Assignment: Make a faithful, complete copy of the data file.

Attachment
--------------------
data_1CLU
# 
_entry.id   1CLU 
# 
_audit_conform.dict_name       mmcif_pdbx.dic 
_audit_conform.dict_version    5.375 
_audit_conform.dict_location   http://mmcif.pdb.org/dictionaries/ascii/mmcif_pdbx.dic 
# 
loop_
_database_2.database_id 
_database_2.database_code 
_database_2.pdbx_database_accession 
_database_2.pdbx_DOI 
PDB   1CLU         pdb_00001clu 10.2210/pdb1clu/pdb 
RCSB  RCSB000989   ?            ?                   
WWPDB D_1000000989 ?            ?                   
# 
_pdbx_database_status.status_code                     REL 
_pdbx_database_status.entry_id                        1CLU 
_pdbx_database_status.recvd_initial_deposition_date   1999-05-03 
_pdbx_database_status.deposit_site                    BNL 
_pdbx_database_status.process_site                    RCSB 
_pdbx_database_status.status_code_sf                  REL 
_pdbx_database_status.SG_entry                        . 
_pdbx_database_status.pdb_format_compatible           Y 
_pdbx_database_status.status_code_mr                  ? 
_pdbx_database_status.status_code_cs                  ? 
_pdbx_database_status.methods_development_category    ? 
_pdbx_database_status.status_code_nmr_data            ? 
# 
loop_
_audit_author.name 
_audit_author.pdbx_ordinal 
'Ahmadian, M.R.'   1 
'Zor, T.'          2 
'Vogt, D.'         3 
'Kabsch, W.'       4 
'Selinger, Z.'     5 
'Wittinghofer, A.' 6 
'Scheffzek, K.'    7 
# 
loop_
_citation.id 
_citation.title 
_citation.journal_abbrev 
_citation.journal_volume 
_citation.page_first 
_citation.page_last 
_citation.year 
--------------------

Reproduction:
data_1CLU
# 
_entry.id   1CLU 
# 
_audit_conform.dict_name       mmcif_pdbx.dic 
_audit_conform.dict_version    5.375 
_audit_conform.dict_location   http://mmcif.pdb.org/dictionaries/ascii/mmcif_pdbx.dic 
# 
loop_
_database_2.database_id 
_database_2.database_code 
_database_2.pdbx_database_accession 
_database_2.pdbx_DOI 
PDB   1CLU         pdb_00001clu 10.2210/pdb1clu/pdb 
RCSB  RCSB000989   ?            ?                   
WWPDB D_1000000989 ?            ?                   
# 
_pdbx_database_status.status_code                     REL 
_pdbx_database_status.entry_id                        1CLU 
_pdbx_database_status.recvd_initial_deposition_date   1999-05-03 
_pdbx_database_status.deposit_site                    BNL 
_pdbx_database_status.process_site                    RCSB 
_pdbx_database_status.status_code_sf                  REL 
_pdbx_database_status.SG_entry                        . 
_pdbx_database_status.pdb_format_compatible           Y 
_pdbx_database_status.status_code_mr                  ? 
_pdbx_database_status.status_code_cs                  ? 
_pdbx_database_status.methods_development_category    ? 
_pdbx_database_status.status_code_nmr_data            ? 
# 
loop_
_audit_author.name 
_audit_author.pdbx_ordinal 
'Ahmadian, M.R.'   1 
'Zor, T.'          2 
'Vogt, D.'         3 
'Kabsch, W.'       4 
'Selinger, Z.'     5 
'Wittinghofer, A.' 6 
'Scheffzek, K.'    7 
# 
loop_
_citation.id 
_citation.title 
_citation.journal_abbrev 
_citation.journal_volume 
_citation.page_first 
_citation.page_last 
_citation.year 